Step 6: Implement

This is the fun part. No, really, I'm serious!


We'll focus on the code in parts.

Lines 12-22 were generated by RapidAPI

My steps are as follows:

  • I created a class called MovieData
  • Within MovieData, I created a class method called and it takes a string as an argument. The method is called in another part of the app where a user can choose to search for a movie by title.
  • We need search by name because the GET By Search endpoint requires us to search with a movie title like "Avengers Endgame"
  • In return, we'll receive a response like this:
  • Keep in mind Lines 12-22 were generated for me by RapidAPI, so I placed in binding.pry to inspect what was happening and added in my own variables to break the code to understand what each line did.
  • With binding.pry on Line 24, we have a big mess that isn't pretty:
    • The res variable is assigned to JSON.parse(data) which parses that information to make it into presentable JSON.
    • Then, we dive into this nested data structure with Line 26, res["Search"][0]["imdbID"] and this will return our IMDb ID.

  • We can do two things with this ID now:
      1. We can interpolate the ID into a string that will create a link to the movie's page on IMDb. Like this: link_to_imdb = "Link to IMDB:{imdbid}/"
      1. And most importantly, we can grab all of the relevant movie details, like actors, directors, writers, rating, plot summaries, etc. by searching with the GET By ID or Title endpoint, output the information what we want to give users, and add the movie to our database using ActiveRecords .create method as seen on Line 58.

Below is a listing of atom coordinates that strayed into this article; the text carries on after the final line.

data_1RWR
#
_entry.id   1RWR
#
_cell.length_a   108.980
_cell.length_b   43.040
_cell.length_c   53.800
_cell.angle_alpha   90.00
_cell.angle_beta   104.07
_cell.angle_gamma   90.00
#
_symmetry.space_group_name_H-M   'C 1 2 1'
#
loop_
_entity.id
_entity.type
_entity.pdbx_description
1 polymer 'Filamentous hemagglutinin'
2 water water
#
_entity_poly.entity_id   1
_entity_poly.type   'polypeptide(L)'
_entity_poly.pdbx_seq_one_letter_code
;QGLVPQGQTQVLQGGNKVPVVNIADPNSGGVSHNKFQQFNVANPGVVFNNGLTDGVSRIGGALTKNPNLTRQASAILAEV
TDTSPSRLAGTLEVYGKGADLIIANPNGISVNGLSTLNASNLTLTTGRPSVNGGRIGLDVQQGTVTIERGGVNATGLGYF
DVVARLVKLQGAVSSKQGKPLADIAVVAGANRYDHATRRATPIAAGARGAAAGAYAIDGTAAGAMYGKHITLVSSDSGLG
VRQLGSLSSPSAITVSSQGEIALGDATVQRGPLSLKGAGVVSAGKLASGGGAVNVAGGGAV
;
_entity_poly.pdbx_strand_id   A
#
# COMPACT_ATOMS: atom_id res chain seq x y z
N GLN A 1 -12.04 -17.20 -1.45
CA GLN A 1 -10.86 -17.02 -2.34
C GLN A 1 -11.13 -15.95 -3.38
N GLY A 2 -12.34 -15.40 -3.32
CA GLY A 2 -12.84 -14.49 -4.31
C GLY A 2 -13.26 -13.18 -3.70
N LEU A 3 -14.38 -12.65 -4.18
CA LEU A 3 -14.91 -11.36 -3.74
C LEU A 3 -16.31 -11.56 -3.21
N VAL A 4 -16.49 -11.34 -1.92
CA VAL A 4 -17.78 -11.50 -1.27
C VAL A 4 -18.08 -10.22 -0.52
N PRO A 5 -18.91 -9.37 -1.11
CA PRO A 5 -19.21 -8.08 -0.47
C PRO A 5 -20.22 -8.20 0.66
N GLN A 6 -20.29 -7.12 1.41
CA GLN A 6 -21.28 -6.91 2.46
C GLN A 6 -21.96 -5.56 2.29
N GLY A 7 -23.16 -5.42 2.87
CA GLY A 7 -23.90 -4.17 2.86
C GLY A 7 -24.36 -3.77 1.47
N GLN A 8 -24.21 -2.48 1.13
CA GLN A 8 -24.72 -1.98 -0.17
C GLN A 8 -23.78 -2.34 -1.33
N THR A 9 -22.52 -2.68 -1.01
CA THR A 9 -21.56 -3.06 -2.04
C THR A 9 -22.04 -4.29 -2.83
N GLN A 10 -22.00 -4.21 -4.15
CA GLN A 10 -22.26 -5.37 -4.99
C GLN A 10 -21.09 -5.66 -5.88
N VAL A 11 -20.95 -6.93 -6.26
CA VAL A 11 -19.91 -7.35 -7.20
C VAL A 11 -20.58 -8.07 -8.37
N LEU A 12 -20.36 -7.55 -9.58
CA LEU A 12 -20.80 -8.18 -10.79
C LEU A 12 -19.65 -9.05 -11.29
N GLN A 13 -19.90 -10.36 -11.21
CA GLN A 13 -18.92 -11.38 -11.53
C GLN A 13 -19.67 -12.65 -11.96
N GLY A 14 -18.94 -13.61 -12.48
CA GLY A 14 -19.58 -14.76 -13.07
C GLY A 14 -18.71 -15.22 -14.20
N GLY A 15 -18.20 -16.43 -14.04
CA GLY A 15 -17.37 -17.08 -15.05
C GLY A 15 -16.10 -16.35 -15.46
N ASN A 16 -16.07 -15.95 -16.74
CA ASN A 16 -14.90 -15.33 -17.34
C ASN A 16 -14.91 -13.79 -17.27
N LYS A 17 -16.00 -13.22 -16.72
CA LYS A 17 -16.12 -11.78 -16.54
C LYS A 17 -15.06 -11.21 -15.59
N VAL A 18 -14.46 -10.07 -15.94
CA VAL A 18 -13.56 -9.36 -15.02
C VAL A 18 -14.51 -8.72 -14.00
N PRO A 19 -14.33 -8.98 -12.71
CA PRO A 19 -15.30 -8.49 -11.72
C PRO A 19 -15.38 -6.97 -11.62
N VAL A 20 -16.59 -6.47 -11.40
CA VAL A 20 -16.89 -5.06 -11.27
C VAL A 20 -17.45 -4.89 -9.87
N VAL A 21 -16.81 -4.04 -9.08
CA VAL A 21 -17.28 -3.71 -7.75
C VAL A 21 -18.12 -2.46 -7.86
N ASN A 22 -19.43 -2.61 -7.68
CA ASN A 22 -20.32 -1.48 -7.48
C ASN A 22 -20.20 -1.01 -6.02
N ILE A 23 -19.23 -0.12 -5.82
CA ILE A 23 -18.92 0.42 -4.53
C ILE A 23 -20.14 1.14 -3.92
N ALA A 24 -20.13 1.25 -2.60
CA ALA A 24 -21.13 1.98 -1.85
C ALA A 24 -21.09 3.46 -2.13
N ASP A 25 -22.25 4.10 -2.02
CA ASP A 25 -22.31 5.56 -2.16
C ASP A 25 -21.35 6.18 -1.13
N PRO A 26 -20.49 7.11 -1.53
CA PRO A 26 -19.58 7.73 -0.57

• Using our newly harvested IMDb ID, we can use the GET By ID or Title endpoint, simply start with copying/pasting the code snippet again, add our own variables to break it down, toss in a binding.pry wherever you need to, using our JSON methods to make the data look more aesthetically pleasing, and extract what we want.

To demonstrate the movie search and giving a user results, please the gif below:

In my app, when a user reaches the section to search for movies, you can simply type the movie title where you will receive details about the movie.

Movie Title: Jurassic Park
Release Year: 1993
Rated: PG-13
Runtime: 127 minutes
Genre: Action, Adventure, Sci-Fi, Thriller
Director: Steven Spielberg
Writer: Michael Crichton (novel), Michael Crichton (screenplay), David Koepp (screenplay)
Actors/Actresses: Sam Neill, Laura Dern, Jeff Goldblum, Richard Attenborough
Plot: A pragmatic paleontologist visiting an almost complete theme park is tasked with protecting a couple of kids after a power failure causes the park's cloned dinosaurs to run loose.
Language: English, Spanish
Country: USA
Awards: Won 3 Oscars. Another 39 wins & 27 nominations.
Poster Link:
Imdb Rating: 8.1
Link to IMDB:

Want to try this out?

If you really want to try this out quickly by creating your own CLI app and access API data, you can install my Ruby gem that sets up a skeleton menu structure for CLI apps. You can install it here and use the GitHub repo for guidance.